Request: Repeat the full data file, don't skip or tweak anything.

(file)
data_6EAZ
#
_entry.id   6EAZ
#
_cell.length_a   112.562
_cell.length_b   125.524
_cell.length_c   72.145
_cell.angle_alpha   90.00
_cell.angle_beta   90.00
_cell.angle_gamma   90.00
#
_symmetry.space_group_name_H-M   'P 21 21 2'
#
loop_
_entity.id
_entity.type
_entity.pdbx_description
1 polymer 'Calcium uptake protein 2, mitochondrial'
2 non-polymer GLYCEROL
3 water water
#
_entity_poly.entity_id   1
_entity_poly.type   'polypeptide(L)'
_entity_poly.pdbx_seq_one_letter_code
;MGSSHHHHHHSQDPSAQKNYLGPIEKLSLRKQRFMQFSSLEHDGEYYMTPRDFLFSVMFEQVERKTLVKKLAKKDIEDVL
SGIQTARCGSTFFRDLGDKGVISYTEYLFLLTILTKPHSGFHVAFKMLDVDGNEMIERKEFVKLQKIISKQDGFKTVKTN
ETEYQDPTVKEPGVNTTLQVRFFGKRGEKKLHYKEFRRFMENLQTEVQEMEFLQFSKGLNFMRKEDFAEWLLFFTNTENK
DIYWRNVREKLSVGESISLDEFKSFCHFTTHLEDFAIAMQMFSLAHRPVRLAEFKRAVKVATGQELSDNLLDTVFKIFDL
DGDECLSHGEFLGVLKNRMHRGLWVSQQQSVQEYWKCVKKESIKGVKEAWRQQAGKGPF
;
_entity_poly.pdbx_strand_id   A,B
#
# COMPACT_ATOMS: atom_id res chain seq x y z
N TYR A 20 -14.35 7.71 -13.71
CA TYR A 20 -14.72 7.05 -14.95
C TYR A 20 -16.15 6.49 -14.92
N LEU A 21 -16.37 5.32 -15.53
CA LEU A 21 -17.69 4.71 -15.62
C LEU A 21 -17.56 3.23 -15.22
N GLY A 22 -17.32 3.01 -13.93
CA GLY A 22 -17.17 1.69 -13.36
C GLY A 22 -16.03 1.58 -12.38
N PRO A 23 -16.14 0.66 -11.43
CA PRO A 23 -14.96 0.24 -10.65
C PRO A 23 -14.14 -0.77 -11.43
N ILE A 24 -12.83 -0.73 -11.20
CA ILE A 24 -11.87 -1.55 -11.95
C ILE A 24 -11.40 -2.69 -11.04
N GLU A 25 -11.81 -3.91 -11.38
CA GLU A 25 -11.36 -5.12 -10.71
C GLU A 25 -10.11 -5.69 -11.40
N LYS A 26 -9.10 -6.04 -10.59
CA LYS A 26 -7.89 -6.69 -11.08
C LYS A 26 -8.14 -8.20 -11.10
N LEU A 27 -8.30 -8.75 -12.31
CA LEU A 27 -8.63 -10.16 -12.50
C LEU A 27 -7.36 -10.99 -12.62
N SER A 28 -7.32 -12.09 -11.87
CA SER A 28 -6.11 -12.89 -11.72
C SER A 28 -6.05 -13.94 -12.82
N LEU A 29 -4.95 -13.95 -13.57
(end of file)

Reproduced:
data_6EAZ
#
_entry.id   6EAZ
#
_cell.length_a   112.562
_cell.length_b   125.524
_cell.length_c   72.145
_cell.angle_alpha   90.00
_cell.angle_beta   90.00
_cell.angle_gamma   90.00
#
_symmetry.space_group_name_H-M   'P 21 21 2'
#
loop_
_entity.id
_entity.type
_entity.pdbx_description
1 polymer 'Calcium uptake protein 2, mitochondrial'
2 non-polymer GLYCEROL
3 water water
#
_entity_poly.entity_id   1
_entity_poly.type   'polypeptide(L)'
_entity_poly.pdbx_seq_one_letter_code
;MGSSHHHHHHSQDPSAQKNYLGPIEKLSLRKQRFMQFSSLEHDGEYYMTPRDFLFSVMFEQVERKTLVKKLAKKDIEDVL
SGIQTARCGSTFFRDLGDKGVISYTEYLFLLTILTKPHSGFHVAFKMLDVDGNEMIERKEFVKLQKIISKQDGFKTVKTN
ETEYQDPTVKEPGVNTTLQVRFFGKRGEKKLHYKEFRRFMENLQTEVQEMEFLQFSKGLNFMRKEDFAEWLLFFTNTENK
DIYWRNVREKLSVGESISLDEFKSFCHFTTHLEDFAIAMQMFSLAHRPVRLAEFKRAVKVATGQELSDNLLDTVFKIFDL
DGDECLSHGEFLGVLKNRMHRGLWVSQQQSVQEYWKCVKKESIKGVKEAWRQQAGKGPF
;
_entity_poly.pdbx_strand_id   A,B
#
# COMPACT_ATOMS: atom_id res chain seq x y z
N TYR A 20 -14.35 7.71 -13.71
CA TYR A 20 -14.72 7.05 -14.95
C TYR A 20 -16.15 6.49 -14.92
N LEU A 21 -16.37 5.32 -15.53
CA LEU A 21 -17.69 4.71 -15.62
C LEU A 21 -17.56 3.23 -15.22
N GLY A 22 -17.32 3.01 -13.93
CA GLY A 22 -17.17 1.69 -13.36
C GLY A 22 -16.03 1.58 -12.38
N PRO A 23 -16.14 0.66 -11.43
CA PRO A 23 -14.96 0.24 -10.65
C PRO A 23 -14.14 -0.77 -11.43
N ILE A 24 -12.83 -0.73 -11.20
CA ILE A 24 -11.87 -1.55 -11.95
C ILE A 24 -11.40 -2.69 -11.04
N GLU A 25 -11.81 -3.91 -11.38
CA GLU A 25 -11.36 -5.12 -10.71
C GLU A 25 -10.11 -5.69 -11.40
N LYS A 26 -9.10 -6.04 -10.59
CA LYS A 26 -7.89 -6.69 -11.08
C LYS A 26 -8.14 -8.20 -11.10
N LEU A 27 -8.30 -8.75 -12.31
CA LEU A 27 -8.63 -10.16 -12.50
C LEU A 27 -7.36 -10.99 -12.62
N SER A 28 -7.32 -12.09 -11.87
CA SER A 28 -6.11 -12.89 -11.72
C SER A 28 -6.05 -13.94 -12.82
N LEU A 29 -4.95 -13.95 -13.57